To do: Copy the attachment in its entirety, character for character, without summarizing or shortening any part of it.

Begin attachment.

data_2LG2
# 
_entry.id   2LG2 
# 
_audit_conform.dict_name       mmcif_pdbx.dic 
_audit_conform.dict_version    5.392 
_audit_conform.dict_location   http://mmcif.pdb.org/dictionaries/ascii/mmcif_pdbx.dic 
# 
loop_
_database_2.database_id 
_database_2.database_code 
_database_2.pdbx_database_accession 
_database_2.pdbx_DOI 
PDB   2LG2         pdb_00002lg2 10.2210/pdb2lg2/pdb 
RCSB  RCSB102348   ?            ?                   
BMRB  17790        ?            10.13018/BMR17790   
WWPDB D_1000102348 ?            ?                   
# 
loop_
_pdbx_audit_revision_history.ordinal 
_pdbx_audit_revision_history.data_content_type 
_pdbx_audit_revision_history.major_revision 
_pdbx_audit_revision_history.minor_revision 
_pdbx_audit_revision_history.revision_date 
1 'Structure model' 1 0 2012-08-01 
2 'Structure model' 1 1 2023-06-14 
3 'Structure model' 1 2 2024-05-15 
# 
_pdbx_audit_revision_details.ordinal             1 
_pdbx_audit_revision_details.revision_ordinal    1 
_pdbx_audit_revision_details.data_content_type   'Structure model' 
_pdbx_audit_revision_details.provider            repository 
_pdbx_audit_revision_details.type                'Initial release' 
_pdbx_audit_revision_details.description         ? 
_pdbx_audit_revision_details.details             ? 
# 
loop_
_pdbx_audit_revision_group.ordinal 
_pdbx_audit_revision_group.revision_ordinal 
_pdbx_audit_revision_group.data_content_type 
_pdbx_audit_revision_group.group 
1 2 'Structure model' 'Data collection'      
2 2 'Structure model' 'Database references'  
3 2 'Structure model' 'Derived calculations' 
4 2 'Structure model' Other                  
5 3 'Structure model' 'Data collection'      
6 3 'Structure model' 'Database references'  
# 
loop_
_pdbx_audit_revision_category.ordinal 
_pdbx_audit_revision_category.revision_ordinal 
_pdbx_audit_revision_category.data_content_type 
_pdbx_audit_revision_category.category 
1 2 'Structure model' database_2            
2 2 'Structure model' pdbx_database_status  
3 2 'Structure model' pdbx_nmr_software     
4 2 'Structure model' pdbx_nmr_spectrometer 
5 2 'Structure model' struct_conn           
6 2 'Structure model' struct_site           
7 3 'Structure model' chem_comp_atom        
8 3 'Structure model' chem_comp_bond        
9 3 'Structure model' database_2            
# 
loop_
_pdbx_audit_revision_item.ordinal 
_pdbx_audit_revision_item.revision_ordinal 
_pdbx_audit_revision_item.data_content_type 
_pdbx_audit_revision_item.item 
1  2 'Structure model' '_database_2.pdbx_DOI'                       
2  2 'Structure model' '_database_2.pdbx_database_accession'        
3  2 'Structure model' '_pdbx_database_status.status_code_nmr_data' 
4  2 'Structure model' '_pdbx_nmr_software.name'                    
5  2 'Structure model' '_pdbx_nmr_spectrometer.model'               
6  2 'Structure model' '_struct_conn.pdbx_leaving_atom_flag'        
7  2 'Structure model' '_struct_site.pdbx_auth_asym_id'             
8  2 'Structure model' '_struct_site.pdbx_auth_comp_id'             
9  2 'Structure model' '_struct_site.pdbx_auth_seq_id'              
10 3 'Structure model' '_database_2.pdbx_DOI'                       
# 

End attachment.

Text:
data_2LG2
# 
_entry.id   2LG2 
# 
_audit_conform.dict_name       mmcif_pdbx.dic 
_audit_conform.dict_version    5.392 
_audit_conform.dict_location   http://mmcif.pdb.org/dictionaries/ascii/mmcif_pdbx.dic 
# 
loop_
_database_2.database_id 
_database_2.database_code 
_database_2.pdbx_database_accession 
_database_2.pdbx_DOI 
PDB   2LG2         pdb_00002lg2 10.2210/pdb2lg2/pdb 
RCSB  RCSB102348   ?            ?                   
BMRB  17790        ?            10.13018/BMR17790   
WWPDB D_1000102348 ?            ?                   
# 
loop_
_pdbx_audit_revision_history.ordinal 
_pdbx_audit_revision_history.data_content_type 
_pdbx_audit_revision_history.major_revision 
_pdbx_audit_revision_history.minor_revision 
_pdbx_audit_revision_history.revision_date 
1 'Structure model' 1 0 2012-08-01 
2 'Structure model' 1 1 2023-06-14 
3 'Structure model' 1 2 2024-05-15 
# 
_pdbx_audit_revision_details.ordinal             1 
_pdbx_audit_revision_details.revision_ordinal    1 
_pdbx_audit_revision_details.data_content_type   'Structure model' 
_pdbx_audit_revision_details.provider            repository 
_pdbx_audit_revision_details.type                'Initial release' 
_pdbx_audit_revision_details.description         ? 
_pdbx_audit_revision_details.details             ? 
# 
loop_
_pdbx_audit_revision_group.ordinal 
_pdbx_audit_revision_group.revision_ordinal 
_pdbx_audit_revision_group.data_content_type 
_pdbx_audit_revision_group.group 
1 2 'Structure model' 'Data collection'      
2 2 'Structure model' 'Database references'  
3 2 'Structure model' 'Derived calculations' 
4 2 'Structure model' Other                  
5 3 'Structure model' 'Data collection'      
6 3 'Structure model' 'Database references'  
# 
loop_
_pdbx_audit_revision_category.ordinal 
_pdbx_audit_revision_category.revision_ordinal 
_pdbx_audit_revision_category.data_content_type 
_pdbx_audit_revision_category.category 
1 2 'Structure model' database_2            
2 2 'Structure model' pdbx_database_status  
3 2 'Structure model' pdbx_nmr_software     
4 2 'Structure model' pdbx_nmr_spectrometer 
5 2 'Structure model' struct_conn           
6 2 'Structure model' struct_site           
7 3 'Structure model' chem_comp_atom        
8 3 'Structure model' chem_comp_bond        
9 3 'Structure model' database_2            
# 
loop_
_pdbx_audit_revision_item.ordinal 
_pdbx_audit_revision_item.revision_ordinal 
_pdbx_audit_revision_item.data_content_type 
_pdbx_audit_revision_item.item 
1  2 'Structure model' '_database_2.pdbx_DOI'                       
2  2 'Structure model' '_database_2.pdbx_database_accession'        
3  2 'Structure model' '_pdbx_database_status.status_code_nmr_data' 
4  2 'Structure model' '_pdbx_nmr_software.name'                    
5  2 'Structure model' '_pdbx_nmr_spectrometer.model'               
6  2 'Structure model' '_struct_conn.pdbx_leaving_atom_flag'        
7  2 'Structure model' '_struct_site.pdbx_auth_asym_id'             
8  2 'Structure model' '_struct_site.pdbx_auth_comp_id'             
9  2 'Structure model' '_struct_site.pdbx_auth_seq_id'              
10 3 'Structure model' '_database_2.pdbx_DOI'                       
# 